Scientists have identified a "rogue gene" that attacks and breaks down a protein that naturally occurs in the body and normally prevents cancer cells from spreading.
Blocking the gene, known as WWP2, results in higher levels of the protein, which in turn renders cancer cells dormant, researchers led by Andrew Chantry, a scientist at the University of East Anglia's School of Biological Sciences, wrote in a paper published in Nature Publishing Group's cancer journal Oncogene.
The discovery may, within the next decade, lead to a new generation of drugs to stop the most aggressive forms of cancer, including breast, brain, colon and skin tumors, the researchers said, according to Bloomberg.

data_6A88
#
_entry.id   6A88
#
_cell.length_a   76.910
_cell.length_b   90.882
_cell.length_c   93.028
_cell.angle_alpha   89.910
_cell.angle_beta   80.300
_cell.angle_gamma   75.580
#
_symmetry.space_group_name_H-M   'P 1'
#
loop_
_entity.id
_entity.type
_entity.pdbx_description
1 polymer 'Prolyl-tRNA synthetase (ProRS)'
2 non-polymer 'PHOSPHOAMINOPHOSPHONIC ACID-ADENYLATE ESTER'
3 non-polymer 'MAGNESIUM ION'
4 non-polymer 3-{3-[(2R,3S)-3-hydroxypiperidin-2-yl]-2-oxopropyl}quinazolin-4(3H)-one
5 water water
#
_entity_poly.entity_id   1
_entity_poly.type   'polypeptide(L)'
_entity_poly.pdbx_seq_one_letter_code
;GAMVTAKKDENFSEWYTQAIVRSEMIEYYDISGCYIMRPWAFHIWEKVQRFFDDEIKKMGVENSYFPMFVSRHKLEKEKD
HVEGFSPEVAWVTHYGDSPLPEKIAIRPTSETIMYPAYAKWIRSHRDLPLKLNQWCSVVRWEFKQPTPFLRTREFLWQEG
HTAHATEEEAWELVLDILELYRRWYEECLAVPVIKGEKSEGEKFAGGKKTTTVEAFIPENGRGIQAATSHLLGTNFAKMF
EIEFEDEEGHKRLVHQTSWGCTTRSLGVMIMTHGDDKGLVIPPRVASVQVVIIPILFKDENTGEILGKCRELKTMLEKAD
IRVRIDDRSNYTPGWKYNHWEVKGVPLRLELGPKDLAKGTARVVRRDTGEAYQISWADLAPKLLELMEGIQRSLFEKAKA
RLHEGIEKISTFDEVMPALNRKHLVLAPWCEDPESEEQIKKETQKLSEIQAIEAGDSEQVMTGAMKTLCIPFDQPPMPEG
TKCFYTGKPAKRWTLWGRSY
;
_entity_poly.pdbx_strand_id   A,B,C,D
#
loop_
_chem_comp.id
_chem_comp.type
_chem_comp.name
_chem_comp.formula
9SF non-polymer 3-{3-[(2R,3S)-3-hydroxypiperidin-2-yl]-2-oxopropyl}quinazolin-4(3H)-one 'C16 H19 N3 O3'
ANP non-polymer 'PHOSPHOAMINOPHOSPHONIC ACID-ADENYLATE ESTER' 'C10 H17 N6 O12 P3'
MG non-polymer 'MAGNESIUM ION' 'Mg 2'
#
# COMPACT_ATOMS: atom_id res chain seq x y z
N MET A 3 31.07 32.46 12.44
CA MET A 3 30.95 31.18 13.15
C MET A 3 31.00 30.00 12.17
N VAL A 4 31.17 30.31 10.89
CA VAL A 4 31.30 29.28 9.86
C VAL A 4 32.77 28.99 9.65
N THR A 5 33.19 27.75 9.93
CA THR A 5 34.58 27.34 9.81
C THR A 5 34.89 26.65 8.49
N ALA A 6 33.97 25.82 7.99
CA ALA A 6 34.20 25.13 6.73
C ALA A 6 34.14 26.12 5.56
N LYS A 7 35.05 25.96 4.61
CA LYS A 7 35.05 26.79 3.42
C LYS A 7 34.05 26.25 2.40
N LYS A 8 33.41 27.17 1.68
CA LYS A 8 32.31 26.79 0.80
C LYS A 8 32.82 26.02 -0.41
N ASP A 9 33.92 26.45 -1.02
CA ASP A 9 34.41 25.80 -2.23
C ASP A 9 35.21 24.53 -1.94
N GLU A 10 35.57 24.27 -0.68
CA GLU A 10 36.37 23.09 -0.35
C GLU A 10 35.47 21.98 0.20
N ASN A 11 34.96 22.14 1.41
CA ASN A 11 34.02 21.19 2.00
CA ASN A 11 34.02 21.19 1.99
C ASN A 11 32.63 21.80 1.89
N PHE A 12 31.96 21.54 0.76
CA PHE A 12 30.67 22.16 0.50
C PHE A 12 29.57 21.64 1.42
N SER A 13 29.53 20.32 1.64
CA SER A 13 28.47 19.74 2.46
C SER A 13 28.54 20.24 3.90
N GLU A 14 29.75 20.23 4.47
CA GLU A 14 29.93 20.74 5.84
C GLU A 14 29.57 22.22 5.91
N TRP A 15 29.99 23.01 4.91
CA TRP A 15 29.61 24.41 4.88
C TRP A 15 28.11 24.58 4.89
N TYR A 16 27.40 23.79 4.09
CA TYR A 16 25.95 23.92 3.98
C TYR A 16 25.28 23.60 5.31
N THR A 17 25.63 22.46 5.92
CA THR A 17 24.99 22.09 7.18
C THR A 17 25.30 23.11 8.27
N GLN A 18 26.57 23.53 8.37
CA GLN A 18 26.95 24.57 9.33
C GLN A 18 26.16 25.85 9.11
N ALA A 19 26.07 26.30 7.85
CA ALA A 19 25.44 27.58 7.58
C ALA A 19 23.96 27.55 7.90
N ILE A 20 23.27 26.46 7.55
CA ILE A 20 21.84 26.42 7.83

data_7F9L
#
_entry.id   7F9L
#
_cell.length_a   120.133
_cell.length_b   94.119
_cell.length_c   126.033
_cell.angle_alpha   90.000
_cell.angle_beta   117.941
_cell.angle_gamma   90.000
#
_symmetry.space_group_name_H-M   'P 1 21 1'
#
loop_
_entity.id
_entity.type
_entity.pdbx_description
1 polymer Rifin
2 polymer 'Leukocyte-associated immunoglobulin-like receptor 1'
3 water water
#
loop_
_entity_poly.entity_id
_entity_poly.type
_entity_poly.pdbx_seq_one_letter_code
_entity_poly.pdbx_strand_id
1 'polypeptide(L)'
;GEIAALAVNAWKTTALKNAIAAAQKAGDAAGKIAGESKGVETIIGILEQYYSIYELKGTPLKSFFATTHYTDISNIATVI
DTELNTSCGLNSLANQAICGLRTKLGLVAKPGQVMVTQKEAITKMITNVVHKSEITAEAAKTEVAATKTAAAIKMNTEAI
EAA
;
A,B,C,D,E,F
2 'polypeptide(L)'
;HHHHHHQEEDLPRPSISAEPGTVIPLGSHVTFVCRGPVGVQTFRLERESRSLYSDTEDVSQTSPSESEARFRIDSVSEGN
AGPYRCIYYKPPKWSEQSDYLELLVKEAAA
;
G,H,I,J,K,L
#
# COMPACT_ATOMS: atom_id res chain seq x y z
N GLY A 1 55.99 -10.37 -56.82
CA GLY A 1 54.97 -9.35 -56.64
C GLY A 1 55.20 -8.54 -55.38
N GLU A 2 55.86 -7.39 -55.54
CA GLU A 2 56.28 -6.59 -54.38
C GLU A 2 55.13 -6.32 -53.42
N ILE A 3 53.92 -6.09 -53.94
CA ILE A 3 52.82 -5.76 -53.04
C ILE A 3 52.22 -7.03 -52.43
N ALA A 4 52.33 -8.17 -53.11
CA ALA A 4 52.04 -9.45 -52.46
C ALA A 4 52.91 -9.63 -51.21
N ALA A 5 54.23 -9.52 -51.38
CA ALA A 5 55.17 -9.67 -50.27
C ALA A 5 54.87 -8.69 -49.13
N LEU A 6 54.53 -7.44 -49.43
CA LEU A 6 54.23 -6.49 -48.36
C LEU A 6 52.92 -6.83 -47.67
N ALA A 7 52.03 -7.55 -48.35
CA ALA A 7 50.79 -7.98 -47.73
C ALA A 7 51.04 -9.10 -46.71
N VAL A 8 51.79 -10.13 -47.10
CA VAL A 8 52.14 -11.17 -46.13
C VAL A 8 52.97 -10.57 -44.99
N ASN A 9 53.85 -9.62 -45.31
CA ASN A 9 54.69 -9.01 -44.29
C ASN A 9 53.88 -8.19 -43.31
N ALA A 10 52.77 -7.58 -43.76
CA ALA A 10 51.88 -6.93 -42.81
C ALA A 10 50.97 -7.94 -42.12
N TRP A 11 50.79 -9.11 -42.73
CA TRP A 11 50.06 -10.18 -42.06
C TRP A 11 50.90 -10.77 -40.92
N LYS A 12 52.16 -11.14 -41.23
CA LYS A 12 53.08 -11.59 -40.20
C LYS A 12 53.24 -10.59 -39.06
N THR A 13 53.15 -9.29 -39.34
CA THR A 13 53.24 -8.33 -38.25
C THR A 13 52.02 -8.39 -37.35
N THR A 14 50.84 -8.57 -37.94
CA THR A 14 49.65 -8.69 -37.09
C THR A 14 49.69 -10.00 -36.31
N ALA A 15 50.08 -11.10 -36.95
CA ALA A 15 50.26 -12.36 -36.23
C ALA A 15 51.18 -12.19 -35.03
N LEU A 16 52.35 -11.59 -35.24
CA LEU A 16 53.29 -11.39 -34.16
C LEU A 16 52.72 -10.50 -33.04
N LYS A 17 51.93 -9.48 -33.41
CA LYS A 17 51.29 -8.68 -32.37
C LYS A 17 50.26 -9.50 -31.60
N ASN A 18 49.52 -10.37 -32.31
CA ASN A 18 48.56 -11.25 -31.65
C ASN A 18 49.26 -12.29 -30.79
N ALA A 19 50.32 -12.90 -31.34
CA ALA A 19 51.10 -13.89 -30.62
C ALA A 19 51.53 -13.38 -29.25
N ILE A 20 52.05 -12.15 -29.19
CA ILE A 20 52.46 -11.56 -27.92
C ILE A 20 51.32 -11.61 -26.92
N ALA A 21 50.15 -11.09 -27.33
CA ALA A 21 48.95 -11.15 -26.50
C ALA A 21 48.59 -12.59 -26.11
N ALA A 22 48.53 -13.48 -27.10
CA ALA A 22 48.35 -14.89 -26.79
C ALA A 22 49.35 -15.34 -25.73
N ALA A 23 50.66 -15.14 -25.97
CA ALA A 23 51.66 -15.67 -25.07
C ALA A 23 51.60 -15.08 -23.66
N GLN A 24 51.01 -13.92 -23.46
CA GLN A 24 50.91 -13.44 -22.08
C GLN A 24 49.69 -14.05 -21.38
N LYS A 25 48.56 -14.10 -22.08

Andrew Chantry, study leader from the University of East Anglia's School of Biological Sciences, and Dr. Surinder Soond, of the University of East Anglia, have discovered a rogue gene that, if blocked by proper medication, could prevent the spread of cancer.
"The late stages of cancer involve a process known as metastasis - a critical phase in the progression of the disease that cannot currently be treated or prevented," said Chantry. "The challenge now is to identify a potent drug that will get inside cancer cells and destroy the activity of the rogue gene. This is a difficult but not impossible task, made easier by the deeper understanding of the biological processes revealed in this study," DailyTech informs.
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